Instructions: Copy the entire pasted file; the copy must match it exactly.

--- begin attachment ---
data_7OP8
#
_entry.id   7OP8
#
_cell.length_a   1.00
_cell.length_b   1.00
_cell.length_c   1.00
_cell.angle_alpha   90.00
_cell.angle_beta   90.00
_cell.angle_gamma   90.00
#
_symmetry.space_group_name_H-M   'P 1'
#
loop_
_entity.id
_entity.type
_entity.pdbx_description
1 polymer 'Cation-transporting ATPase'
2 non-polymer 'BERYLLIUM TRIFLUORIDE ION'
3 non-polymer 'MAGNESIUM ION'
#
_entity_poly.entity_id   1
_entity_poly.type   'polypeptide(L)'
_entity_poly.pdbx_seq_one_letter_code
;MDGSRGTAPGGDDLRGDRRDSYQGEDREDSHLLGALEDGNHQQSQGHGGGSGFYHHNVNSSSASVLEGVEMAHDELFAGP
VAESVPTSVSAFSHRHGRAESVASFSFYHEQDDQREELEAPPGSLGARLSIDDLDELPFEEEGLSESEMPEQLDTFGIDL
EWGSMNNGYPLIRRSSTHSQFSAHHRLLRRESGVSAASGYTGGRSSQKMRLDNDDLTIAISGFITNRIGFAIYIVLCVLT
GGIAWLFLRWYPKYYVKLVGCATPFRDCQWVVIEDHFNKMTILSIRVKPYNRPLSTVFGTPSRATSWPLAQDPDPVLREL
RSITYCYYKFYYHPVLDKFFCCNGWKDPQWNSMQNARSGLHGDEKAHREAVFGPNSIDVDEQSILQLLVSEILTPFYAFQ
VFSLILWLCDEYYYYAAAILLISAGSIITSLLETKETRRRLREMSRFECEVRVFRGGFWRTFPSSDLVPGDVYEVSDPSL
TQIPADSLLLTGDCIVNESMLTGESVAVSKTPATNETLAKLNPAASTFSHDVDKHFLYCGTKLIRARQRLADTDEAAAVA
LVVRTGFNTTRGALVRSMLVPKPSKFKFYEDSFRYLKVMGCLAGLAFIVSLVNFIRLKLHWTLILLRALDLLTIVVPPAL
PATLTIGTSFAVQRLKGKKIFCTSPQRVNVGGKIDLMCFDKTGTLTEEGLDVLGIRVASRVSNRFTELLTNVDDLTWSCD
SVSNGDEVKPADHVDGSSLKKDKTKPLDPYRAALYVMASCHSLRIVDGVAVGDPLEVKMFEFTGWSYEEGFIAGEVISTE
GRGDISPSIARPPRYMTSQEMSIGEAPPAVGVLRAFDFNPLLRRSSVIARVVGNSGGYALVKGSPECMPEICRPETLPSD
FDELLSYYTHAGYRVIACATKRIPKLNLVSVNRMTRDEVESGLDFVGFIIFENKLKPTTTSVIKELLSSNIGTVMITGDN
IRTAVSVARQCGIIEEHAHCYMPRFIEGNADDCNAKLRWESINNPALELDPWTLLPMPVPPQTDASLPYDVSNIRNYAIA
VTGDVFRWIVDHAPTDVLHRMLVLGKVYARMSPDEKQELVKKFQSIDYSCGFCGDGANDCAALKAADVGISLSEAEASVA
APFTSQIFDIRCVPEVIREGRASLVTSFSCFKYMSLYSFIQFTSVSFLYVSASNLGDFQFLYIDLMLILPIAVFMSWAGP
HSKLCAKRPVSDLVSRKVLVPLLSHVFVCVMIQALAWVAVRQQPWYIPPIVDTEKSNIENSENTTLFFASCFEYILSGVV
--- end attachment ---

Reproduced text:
data_7OP8
#
_entry.id   7OP8
#
_cell.length_a   1.00
_cell.length_b   1.00
_cell.length_c   1.00
_cell.angle_alpha   90.00
_cell.angle_beta   90.00
_cell.angle_gamma   90.00
#
_symmetry.space_group_name_H-M   'P 1'
#
loop_
_entity.id
_entity.type
_entity.pdbx_description
1 polymer 'Cation-transporting ATPase'
2 non-polymer 'BERYLLIUM TRIFLUORIDE ION'
3 non-polymer 'MAGNESIUM ION'
#
_entity_poly.entity_id   1
_entity_poly.type   'polypeptide(L)'
_entity_poly.pdbx_seq_one_letter_code
;MDGSRGTAPGGDDLRGDRRDSYQGEDREDSHLLGALEDGNHQQSQGHGGGSGFYHHNVNSSSASVLEGVEMAHDELFAGP
VAESVPTSVSAFSHRHGRAESVASFSFYHEQDDQREELEAPPGSLGARLSIDDLDELPFEEEGLSESEMPEQLDTFGIDL
EWGSMNNGYPLIRRSSTHSQFSAHHRLLRRESGVSAASGYTGGRSSQKMRLDNDDLTIAISGFITNRIGFAIYIVLCVLT
GGIAWLFLRWYPKYYVKLVGCATPFRDCQWVVIEDHFNKMTILSIRVKPYNRPLSTVFGTPSRATSWPLAQDPDPVLREL
RSITYCYYKFYYHPVLDKFFCCNGWKDPQWNSMQNARSGLHGDEKAHREAVFGPNSIDVDEQSILQLLVSEILTPFYAFQ
VFSLILWLCDEYYYYAAAILLISAGSIITSLLETKETRRRLREMSRFECEVRVFRGGFWRTFPSSDLVPGDVYEVSDPSL
TQIPADSLLLTGDCIVNESMLTGESVAVSKTPATNETLAKLNPAASTFSHDVDKHFLYCGTKLIRARQRLADTDEAAAVA
LVVRTGFNTTRGALVRSMLVPKPSKFKFYEDSFRYLKVMGCLAGLAFIVSLVNFIRLKLHWTLILLRALDLLTIVVPPAL
PATLTIGTSFAVQRLKGKKIFCTSPQRVNVGGKIDLMCFDKTGTLTEEGLDVLGIRVASRVSNRFTELLTNVDDLTWSCD
SVSNGDEVKPADHVDGSSLKKDKTKPLDPYRAALYVMASCHSLRIVDGVAVGDPLEVKMFEFTGWSYEEGFIAGEVISTE
GRGDISPSIARPPRYMTSQEMSIGEAPPAVGVLRAFDFNPLLRRSSVIARVVGNSGGYALVKGSPECMPEICRPETLPSD
FDELLSYYTHAGYRVIACATKRIPKLNLVSVNRMTRDEVESGLDFVGFIIFENKLKPTTTSVIKELLSSNIGTVMITGDN
IRTAVSVARQCGIIEEHAHCYMPRFIEGNADDCNAKLRWESINNPALELDPWTLLPMPVPPQTDASLPYDVSNIRNYAIA
VTGDVFRWIVDHAPTDVLHRMLVLGKVYARMSPDEKQELVKKFQSIDYSCGFCGDGANDCAALKAADVGISLSEAEASVA
APFTSQIFDIRCVPEVIREGRASLVTSFSCFKYMSLYSFIQFTSVSFLYVSASNLGDFQFLYIDLMLILPIAVFMSWAGP
HSKLCAKRPVSDLVSRKVLVPLLSHVFVCVMIQALAWVAVRQQPWYIPPIVDTEKSNIENSENTTLFFASCFEYILSGVV